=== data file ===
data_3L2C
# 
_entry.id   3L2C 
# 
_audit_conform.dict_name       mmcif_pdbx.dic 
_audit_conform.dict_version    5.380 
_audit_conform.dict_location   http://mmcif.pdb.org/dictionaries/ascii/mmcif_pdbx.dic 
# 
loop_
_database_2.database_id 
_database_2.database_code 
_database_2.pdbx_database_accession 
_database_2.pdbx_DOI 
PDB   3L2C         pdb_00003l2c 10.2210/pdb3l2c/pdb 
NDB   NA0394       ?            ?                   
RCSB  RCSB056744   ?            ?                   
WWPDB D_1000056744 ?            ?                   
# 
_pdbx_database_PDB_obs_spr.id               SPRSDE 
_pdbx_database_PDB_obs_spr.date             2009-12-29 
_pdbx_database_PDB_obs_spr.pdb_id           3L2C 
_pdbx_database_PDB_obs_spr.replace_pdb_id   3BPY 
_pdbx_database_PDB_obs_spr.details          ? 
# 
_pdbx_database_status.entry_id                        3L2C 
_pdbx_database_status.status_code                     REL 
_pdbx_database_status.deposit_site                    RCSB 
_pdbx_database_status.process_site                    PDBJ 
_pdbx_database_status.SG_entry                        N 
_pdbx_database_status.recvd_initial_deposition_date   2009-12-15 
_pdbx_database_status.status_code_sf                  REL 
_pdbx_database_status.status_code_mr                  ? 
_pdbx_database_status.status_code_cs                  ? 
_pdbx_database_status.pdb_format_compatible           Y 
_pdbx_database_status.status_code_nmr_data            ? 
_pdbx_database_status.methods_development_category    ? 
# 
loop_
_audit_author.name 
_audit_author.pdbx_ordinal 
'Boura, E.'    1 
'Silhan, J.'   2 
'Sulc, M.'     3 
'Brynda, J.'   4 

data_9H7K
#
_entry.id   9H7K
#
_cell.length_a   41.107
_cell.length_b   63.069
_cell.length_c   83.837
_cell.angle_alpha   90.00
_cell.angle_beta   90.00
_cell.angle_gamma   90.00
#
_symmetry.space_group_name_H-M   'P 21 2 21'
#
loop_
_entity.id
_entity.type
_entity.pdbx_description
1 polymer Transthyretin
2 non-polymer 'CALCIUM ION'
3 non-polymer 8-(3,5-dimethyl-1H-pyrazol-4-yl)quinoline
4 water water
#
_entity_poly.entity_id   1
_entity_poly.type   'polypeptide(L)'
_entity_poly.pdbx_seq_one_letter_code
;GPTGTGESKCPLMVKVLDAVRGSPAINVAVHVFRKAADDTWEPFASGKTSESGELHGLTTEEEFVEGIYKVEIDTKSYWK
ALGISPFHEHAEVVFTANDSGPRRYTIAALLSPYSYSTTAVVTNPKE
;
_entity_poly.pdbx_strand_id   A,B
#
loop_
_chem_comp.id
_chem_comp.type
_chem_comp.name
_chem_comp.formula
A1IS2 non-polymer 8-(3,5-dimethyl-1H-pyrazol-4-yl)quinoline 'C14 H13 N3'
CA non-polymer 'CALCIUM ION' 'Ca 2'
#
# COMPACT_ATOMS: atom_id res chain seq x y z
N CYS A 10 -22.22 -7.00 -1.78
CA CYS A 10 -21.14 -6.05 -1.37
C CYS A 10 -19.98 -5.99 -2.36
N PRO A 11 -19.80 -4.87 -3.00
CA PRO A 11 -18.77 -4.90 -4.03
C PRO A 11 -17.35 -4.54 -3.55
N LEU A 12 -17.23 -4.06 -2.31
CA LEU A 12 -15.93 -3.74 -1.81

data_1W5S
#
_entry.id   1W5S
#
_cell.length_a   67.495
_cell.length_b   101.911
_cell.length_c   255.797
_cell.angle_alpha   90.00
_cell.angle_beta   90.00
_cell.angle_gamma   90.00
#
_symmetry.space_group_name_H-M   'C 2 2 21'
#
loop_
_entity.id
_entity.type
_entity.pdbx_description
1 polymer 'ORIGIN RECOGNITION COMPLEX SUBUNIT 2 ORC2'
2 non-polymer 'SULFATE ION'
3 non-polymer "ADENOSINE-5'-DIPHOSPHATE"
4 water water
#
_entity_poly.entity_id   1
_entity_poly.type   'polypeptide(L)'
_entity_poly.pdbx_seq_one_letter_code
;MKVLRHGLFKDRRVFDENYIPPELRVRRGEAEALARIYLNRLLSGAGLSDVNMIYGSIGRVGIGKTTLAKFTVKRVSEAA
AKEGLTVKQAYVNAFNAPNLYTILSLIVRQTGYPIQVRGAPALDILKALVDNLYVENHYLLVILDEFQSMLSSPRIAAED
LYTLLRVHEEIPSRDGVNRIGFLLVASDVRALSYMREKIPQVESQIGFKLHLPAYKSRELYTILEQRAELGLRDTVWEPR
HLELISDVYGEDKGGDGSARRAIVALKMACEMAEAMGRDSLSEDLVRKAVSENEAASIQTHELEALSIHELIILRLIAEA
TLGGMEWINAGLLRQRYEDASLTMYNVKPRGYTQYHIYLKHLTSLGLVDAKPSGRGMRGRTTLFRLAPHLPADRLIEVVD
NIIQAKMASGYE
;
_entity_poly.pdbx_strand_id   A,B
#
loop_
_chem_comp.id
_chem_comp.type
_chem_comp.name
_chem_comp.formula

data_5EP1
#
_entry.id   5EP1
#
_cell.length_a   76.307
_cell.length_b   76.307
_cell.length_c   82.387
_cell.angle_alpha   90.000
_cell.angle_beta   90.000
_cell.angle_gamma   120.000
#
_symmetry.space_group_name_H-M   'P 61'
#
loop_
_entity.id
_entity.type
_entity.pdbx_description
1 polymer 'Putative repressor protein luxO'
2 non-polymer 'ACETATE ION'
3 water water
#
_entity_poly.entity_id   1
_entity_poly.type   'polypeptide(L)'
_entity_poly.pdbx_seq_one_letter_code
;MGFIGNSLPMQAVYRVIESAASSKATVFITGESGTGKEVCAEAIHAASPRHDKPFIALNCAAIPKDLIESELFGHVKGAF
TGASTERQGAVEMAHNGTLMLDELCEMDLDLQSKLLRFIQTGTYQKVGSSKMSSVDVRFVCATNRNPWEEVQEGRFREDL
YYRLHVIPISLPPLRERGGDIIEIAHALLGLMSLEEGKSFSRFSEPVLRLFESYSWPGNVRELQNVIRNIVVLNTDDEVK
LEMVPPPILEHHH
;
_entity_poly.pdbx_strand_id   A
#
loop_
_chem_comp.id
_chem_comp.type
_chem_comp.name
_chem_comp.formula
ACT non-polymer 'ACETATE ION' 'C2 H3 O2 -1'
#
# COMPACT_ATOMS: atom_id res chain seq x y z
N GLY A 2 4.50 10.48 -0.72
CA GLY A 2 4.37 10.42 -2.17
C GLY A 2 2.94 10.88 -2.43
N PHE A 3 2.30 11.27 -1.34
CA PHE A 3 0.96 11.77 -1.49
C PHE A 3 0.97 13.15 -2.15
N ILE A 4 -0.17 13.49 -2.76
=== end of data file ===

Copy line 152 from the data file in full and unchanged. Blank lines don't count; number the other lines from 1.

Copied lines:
_entity_poly.entity_id   1